For the first 20 years of its life, Bisbee had one major mining company, the Copper Queen unit of Phelps Dodge. As the century began to turn, however, a second such firm, representing interests from Minnesota and Michigan, began to develop copper mines in the area.
A problem immediately arose. There just wasn’t enough land near the mines to provide a site for a second smelter. In fact, the Copper Queen mines themselves were growing do fast, that company was being held back by smelter capacity as well.
At first, the companies looked to create a smelter city at Naco, just a few miles south on the Mexican border. That didn’t work out, however, so they put the need in the hands of a few local businessmen, who proceeded to tie up land about 25 miles to the east and began to build a city. The city was named in honor of James Douglas, the man who had developed Bisbee for the Phelps, Dodge interests over the prior two decades.
The new company, which soon would be known as Calumet & Arizona (showing its Michigan heritage), built its smelter first, since it didn’t have one. Then the Copper Queen built the second facility at Douglas, then by 1903 was able to tear down its antiquated Bisbee facility. (That smelter sat where the Queen Mine Tour parking lot is today.)
Developing south of the border at the same time was the city of Agua Prieta. It would become a major shipping point for Mexican cattle, which helped feed the booming county to the north.
To a great extend, Douglas was a ready-made town. It was laid out with broad avenues and there was plenty of capital available to put in all the businesses a city would need. The two large smelters provided a population that was gainfully employed at good wages. With the smelters came the railroads, including a line from the south. Phelps, Dodge owned a mine about 60 miles due south of Douglas, and its ore also fed the smelter.
Douglas also drew a bad element, as new towns on the frontier tended to do. In fact, at the time of its creation, the Arizona Rangers (1901-1909) were around and mandated by the legislature to be based in the most lawless city in the Arizona territory. The Rangers’ headquarters was in Douglas for a while. (It also was in Bisbee and Naco.)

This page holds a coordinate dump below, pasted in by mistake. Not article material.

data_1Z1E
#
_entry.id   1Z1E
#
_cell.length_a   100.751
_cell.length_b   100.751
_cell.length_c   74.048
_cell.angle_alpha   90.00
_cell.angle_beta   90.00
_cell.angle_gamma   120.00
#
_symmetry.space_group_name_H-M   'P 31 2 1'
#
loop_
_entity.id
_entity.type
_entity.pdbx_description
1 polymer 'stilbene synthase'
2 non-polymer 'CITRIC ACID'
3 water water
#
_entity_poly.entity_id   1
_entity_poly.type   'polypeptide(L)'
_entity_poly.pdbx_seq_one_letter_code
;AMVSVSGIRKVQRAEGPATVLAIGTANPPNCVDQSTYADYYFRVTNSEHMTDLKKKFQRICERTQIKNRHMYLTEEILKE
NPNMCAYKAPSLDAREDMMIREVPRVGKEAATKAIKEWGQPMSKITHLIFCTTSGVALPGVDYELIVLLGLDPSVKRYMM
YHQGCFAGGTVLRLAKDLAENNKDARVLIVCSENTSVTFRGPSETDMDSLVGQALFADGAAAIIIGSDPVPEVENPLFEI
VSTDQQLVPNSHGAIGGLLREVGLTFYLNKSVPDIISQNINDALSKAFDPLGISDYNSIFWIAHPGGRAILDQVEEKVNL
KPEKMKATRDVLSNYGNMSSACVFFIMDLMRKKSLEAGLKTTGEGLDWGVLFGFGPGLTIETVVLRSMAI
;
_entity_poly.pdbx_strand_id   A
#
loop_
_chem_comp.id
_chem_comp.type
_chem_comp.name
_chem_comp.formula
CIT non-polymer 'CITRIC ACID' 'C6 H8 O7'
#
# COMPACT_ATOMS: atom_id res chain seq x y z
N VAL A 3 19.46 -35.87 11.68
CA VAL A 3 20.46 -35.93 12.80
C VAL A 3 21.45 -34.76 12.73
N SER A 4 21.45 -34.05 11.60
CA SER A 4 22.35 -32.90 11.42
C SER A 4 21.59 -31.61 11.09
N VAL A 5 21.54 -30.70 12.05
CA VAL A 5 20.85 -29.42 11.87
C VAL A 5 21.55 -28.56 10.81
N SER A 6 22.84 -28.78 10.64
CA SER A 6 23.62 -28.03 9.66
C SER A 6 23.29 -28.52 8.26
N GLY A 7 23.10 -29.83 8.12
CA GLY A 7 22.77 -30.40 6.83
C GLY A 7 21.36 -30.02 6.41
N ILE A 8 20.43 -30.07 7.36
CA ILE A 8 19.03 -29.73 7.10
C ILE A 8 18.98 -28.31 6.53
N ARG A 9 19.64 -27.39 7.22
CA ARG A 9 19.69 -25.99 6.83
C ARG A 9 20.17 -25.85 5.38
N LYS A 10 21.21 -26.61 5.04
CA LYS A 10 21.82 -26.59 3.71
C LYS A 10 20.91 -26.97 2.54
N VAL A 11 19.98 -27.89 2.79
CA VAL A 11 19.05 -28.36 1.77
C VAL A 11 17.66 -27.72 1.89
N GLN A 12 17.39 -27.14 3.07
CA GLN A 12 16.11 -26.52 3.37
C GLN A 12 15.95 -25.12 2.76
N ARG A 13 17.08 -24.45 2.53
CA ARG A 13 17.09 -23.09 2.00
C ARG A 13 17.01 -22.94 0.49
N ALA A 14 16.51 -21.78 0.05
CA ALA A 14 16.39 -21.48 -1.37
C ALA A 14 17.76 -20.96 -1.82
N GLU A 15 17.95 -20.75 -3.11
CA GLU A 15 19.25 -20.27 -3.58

But as the population and the wealth of the community grew, it was able to get a handle on the criminal element and became one of the most important cities in Arizona. In fact, it was pressure from Douglas in the 1920s that forced the countywide vote on the relocation of the county seat from Tombstone. Douglas wanted it, but Bisbee had more votes and won the day.
The two cities shared a lot, including a livelihood and a baseball team. Later, in the 1960s, they would share the county’s new community college, which was build between the two, though closer to Douglas. They also competed, however, and the Bisbee-Douglas high school football rivalry is one of the oldest in the nation. The battle each year is over a copper pick, symbolizing their mining heritage.
Mining ceased in Bisbee in 1975, but smelting would continue, bringing feedstock from elsewhere, until 1986. (The two mining companies merged in the 1930s and one of the smelters was demolished.)
By then, Douglas’ economy was a-changing. Shortly thereafter, a large state prison was built north of town. Already, manufacturing under the maquiladora concept was taking hold. And within a few year, the Border Patrol would have a major presence in the community.
While the population of Douglas would remain at about 12,000 or so, about twice the size of Bisbee (and an explanation of why DHS has won more of the copper-pick games in recent years), the population of adjacent Agua Prieta is well over 100,000.
Douglas attracts some visitors. Agua Prieta has a small district that offers curios to the tourist and quite a few pharmacies that provide low-cost medicines. Its major attractions, however, are the Gadsden Hotel, which boasts a glamorous lobby that includes an expansive Tiffany window that apparently is the firm’s only desert scene, and the Cochise County Fairgrounds, which hosts horse racing in the spring and the county fair in the fall.